Version 1 / 3min read / Updated Tue 25 Feb 2020 / 351 views
The Forward Air Controller ("FAC") or Joint Terminal Attack Controller ("JTAC") is a player who is tasked with coordinating air elements in the support of ground forces and frequently is assigned to the company headquarters element.
The FAC is expected to be knowledgeable in the employment of any CAS elements, be they fixed-wing (jets) or rotary-wing (helicopters). The more familiar the FAC is with the aircraft, the better they will be able to direct its employment. The best FACs have extensive experience as a CAS aircraft pilot.
The primary job of the FAC is to locate enemy targets and call in air strikes on them. They act as the "eyes on the ground" for the CAS aircraft and increases the effectiveness of the air support with the information they are able to relay to the aircraft, acting as the liaison between the CoyHQ and any supporting aircraft.
- It is of great importance that a FAC is used when player-controlled aircraft are operating in a close air support role.
- Without their support, the CAS aircraft cannot reach the same level of responsiveness and effectiveness.
A JTAC laser designates a target for an F-35
Considerations for the Forward Air Controller
- Ensure that friendly forces are clear of the target being attacked. 300 meters worth of distance is usually sufficient.
- If the strike is going to land within 300 meters of friendly forces, ensure that you inform the CAS Aircraft of this. This is known as a "Danger Close" strike and requires extra coordination and finesse to ensure that friendlies are not struck.
- Ensure that the CAS Aircraft makes his run parallel to friendly positions when employing bombs, rockets, or guns. This lessens the likelihood for a 'short' round to impact friendly forces and cause casualties.
Give the CAS aircraft an approach/egress direction if necessary. For instance, if you suspect that there are anti-aircraft guns positioned in one direction, give the aircraft an egress direction that will keep them from flying into that danger area.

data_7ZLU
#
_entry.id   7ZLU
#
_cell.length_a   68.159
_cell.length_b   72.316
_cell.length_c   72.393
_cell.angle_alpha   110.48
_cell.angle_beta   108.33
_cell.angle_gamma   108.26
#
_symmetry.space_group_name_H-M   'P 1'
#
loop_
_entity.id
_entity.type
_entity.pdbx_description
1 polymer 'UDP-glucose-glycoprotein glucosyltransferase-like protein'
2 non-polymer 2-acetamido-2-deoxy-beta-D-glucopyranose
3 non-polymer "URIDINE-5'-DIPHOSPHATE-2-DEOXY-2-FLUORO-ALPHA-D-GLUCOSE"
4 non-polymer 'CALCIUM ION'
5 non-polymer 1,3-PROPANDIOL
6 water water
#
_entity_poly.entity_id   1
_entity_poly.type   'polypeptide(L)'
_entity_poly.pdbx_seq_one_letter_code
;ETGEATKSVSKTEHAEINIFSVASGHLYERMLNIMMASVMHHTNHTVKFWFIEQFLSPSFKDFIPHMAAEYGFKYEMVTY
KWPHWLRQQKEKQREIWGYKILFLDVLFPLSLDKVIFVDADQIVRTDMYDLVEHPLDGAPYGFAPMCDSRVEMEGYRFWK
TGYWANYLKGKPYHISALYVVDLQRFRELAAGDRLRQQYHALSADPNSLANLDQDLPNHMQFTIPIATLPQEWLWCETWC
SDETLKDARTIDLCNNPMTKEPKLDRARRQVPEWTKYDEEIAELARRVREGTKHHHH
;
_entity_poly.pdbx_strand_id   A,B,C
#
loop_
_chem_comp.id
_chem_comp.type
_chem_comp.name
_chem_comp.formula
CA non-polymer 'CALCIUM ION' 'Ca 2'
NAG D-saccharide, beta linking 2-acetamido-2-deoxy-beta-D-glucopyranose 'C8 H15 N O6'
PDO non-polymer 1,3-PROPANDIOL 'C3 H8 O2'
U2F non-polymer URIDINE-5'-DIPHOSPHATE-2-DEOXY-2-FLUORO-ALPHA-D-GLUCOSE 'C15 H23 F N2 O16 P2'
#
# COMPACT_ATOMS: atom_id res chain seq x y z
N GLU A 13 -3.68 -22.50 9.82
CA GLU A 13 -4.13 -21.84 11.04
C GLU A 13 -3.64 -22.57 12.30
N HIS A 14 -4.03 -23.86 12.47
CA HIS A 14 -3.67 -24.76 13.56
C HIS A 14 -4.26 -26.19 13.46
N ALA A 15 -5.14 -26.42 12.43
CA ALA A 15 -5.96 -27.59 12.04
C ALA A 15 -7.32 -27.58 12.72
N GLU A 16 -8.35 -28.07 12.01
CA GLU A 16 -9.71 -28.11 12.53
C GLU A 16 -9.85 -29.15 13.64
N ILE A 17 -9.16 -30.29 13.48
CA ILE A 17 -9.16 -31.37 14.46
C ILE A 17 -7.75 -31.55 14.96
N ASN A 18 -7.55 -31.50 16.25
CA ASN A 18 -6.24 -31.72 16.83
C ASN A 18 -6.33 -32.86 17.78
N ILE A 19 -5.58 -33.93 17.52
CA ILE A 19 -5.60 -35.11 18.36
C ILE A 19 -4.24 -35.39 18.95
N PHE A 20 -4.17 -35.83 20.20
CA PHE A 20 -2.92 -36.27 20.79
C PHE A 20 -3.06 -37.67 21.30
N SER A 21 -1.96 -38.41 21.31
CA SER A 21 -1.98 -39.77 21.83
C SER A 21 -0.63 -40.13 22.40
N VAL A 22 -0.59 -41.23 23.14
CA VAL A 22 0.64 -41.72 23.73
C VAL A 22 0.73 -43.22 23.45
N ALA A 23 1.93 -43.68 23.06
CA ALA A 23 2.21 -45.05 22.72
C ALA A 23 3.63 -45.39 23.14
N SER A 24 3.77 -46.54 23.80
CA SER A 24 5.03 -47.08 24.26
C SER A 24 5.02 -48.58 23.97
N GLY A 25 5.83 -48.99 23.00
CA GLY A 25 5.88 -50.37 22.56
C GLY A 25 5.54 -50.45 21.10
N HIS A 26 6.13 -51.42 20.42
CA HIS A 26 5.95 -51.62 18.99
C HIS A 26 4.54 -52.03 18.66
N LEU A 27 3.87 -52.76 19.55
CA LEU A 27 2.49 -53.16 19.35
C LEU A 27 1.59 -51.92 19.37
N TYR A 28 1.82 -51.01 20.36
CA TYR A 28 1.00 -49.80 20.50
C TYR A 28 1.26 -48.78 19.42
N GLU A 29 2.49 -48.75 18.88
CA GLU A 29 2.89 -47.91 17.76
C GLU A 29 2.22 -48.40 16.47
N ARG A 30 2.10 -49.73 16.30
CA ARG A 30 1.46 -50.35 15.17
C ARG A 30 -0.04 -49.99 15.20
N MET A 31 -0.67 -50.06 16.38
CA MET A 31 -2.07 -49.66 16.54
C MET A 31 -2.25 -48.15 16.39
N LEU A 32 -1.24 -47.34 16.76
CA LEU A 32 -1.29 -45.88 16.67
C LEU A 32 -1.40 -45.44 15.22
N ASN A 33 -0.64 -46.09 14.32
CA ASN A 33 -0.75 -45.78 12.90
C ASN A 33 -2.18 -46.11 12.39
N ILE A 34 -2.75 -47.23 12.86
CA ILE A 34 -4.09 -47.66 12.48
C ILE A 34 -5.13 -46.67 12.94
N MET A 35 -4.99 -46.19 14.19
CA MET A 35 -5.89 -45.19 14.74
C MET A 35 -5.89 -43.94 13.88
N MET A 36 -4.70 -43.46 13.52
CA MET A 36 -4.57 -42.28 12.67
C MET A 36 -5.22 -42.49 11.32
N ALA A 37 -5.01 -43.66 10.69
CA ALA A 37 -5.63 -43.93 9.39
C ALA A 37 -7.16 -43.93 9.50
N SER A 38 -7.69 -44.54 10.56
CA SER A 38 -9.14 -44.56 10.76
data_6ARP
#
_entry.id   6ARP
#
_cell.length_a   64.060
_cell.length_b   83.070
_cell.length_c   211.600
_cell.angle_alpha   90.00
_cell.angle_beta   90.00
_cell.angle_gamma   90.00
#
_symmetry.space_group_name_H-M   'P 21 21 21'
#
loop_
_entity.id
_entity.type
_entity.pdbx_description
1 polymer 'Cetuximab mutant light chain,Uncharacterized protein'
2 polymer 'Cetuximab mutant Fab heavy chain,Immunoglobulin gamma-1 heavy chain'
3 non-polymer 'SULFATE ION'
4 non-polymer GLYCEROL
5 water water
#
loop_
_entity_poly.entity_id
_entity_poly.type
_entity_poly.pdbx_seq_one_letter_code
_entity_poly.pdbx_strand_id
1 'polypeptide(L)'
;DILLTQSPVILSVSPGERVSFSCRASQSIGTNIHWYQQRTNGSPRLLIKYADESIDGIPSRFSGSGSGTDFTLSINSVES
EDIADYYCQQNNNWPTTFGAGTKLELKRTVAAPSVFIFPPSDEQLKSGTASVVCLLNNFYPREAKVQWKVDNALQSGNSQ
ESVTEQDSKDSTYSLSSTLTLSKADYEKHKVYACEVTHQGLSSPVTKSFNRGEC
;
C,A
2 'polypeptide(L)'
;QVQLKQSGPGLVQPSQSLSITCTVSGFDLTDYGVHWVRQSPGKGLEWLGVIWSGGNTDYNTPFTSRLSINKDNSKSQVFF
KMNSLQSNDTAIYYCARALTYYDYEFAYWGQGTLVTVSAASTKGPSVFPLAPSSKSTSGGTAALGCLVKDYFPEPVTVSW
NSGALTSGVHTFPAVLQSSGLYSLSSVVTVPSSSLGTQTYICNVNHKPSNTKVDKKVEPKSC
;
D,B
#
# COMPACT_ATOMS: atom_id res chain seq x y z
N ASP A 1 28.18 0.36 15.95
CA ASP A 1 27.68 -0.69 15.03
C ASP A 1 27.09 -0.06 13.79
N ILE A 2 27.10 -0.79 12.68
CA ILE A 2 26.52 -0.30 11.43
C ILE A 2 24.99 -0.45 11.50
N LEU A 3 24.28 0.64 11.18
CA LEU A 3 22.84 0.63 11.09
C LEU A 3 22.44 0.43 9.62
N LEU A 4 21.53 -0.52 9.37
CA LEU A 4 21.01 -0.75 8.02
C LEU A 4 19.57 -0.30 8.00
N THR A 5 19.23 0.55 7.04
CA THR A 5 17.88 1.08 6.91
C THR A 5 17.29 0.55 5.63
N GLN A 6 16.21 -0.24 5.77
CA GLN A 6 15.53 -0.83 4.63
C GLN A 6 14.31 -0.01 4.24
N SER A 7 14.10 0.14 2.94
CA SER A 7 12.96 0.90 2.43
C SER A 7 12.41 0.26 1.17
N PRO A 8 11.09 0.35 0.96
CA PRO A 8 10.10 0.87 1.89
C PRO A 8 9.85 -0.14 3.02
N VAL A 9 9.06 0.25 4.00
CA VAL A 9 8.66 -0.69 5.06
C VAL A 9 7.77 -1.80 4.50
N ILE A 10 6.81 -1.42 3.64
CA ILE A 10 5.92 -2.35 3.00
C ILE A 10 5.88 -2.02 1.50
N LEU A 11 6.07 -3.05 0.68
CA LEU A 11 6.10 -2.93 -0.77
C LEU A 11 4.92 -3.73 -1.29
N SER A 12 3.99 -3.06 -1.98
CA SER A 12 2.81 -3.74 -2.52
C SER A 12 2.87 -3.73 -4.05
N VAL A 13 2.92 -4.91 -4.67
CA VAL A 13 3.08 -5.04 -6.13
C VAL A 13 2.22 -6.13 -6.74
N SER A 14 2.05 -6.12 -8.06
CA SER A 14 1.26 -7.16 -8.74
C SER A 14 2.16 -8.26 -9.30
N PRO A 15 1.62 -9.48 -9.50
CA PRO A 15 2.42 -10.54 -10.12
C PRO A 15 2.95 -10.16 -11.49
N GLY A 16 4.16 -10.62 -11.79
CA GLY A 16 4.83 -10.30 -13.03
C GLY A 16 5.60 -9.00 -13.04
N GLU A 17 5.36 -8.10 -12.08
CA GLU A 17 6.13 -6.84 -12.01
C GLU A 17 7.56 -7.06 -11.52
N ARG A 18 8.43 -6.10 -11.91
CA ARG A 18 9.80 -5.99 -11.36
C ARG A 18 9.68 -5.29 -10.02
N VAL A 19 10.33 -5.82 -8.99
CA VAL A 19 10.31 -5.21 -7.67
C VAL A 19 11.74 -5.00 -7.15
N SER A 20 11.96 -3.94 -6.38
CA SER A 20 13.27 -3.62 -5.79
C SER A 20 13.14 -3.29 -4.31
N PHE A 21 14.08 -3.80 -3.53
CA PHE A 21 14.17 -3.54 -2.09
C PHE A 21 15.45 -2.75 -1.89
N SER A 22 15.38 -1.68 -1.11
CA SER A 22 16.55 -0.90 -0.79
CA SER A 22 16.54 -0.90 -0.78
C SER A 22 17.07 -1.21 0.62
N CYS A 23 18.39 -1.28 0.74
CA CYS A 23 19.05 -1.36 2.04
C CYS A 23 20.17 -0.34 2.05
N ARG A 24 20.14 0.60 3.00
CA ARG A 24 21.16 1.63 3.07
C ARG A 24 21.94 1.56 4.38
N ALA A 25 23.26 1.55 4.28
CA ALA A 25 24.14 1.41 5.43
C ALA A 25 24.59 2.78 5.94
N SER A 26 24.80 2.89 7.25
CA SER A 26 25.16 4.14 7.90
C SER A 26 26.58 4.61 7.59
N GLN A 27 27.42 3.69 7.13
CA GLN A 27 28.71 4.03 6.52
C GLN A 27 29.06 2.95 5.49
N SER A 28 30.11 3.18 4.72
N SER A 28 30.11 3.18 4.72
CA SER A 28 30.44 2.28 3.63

Give a battle damage assessment (BDA) after each run
- This lets the aircraft know the effects of his munitions.
- Tell the pilot what he hit, how much damage he did, and let him know how accurate his attack was.
- "Good bombs"/"Good hits"/etc can be used to quickly and concisely tell the pilot that the strike was on-target without having to wait to determine the precise results of the attack (assuming that visibility even allows for precise BDA).
An example of a more in-depth BDA is as follows:
FAC: Hawg, good bombs. One APC knocked out, the other is currently running north by north-west along the canal. Repeat your attack and take out the fleeing APC. Advise you approach from the south south-east if possible
An F-35 returns to base after a successful run
UNITAF Standard Operating procedures (SOP) are adapted primarly from US Army Training and Doctrine Command (TRADOC). Our written and audio procedures are a combination of the following primary source materials, as well as our own learnings, modifications and adaptations:
- US Army Techniques Publication, Infantry Platoon and Squad (ATP 3-21.8)
- Soldier’s Manual of Common Tasks Warrior Leader Skills Level 2, 3, and 4 (STP 21-24-SMCT)
- The Warrior Ethos and Soldier Combat Skills (FM 3-21.75 / FM 21-75)
- Leadership Development (FM 6-22)
- Dyslexi's Tactics, Techniques, & Procedures for Arma 3 (TTP3)